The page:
What Is an Equilibrium Arrow?


Quick Answer

An equilibrium arrow is a double-headed arrow or a double arrow that indicates that both reverse and forward processes are to be factored in, unlike the one-headed arrows used in chemical reactions.

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Full Answer

According to The Pennsylvania State University, a chemical equilibrium, written just as a normal chemical reaction, is written with products on the right and reactants on the left. The symbol representing the equilibrium arrow is (?). The top arrow has its head pointing to the right, while the bottom arrow has its head pointing to the left.

One example of an equilibrium equation is: hydrogen plus iodine on the left side as it reacts to form hydrogen iodide on the right side. This is written as H2 (g) + I2 (g) ? 2 HI (g).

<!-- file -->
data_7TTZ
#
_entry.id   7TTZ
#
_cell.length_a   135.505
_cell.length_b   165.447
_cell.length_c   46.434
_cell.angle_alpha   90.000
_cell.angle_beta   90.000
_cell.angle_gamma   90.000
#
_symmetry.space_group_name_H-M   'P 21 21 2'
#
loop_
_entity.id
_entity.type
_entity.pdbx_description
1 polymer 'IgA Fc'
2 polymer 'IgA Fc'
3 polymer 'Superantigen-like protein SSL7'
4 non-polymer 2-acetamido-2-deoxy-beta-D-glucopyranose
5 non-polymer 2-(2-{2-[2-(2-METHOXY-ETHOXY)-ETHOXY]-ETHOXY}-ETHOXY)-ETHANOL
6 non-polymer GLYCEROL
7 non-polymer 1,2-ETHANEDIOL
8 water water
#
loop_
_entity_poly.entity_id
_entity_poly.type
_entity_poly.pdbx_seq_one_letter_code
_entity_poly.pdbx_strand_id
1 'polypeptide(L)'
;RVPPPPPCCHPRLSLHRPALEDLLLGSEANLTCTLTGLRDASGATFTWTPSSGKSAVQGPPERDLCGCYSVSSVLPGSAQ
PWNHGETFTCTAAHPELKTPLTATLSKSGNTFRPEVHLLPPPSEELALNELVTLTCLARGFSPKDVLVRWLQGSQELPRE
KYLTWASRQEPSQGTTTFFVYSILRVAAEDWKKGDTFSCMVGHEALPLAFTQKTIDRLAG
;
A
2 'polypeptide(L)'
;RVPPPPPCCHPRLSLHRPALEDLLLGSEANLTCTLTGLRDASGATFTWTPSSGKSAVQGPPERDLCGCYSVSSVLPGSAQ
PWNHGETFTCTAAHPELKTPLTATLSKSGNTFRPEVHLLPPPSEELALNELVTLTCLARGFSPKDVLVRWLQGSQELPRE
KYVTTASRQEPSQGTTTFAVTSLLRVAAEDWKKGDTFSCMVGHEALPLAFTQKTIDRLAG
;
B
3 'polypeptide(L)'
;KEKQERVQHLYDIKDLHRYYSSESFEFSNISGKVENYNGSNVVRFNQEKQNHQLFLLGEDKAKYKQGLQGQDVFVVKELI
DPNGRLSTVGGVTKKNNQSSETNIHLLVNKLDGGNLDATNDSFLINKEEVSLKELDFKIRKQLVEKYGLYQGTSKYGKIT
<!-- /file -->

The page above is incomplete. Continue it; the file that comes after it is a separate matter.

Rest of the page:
The Journal of Economic Literature, Arrow and General Equilibrium Theory, states that a dynamic equilibrium is a situation where there is no net change; it appears as if nothing is happening, but in actuality chemical reactions are rapidly taking place. These reactions occur opposite one another to a point where the net change appears as no change at all.

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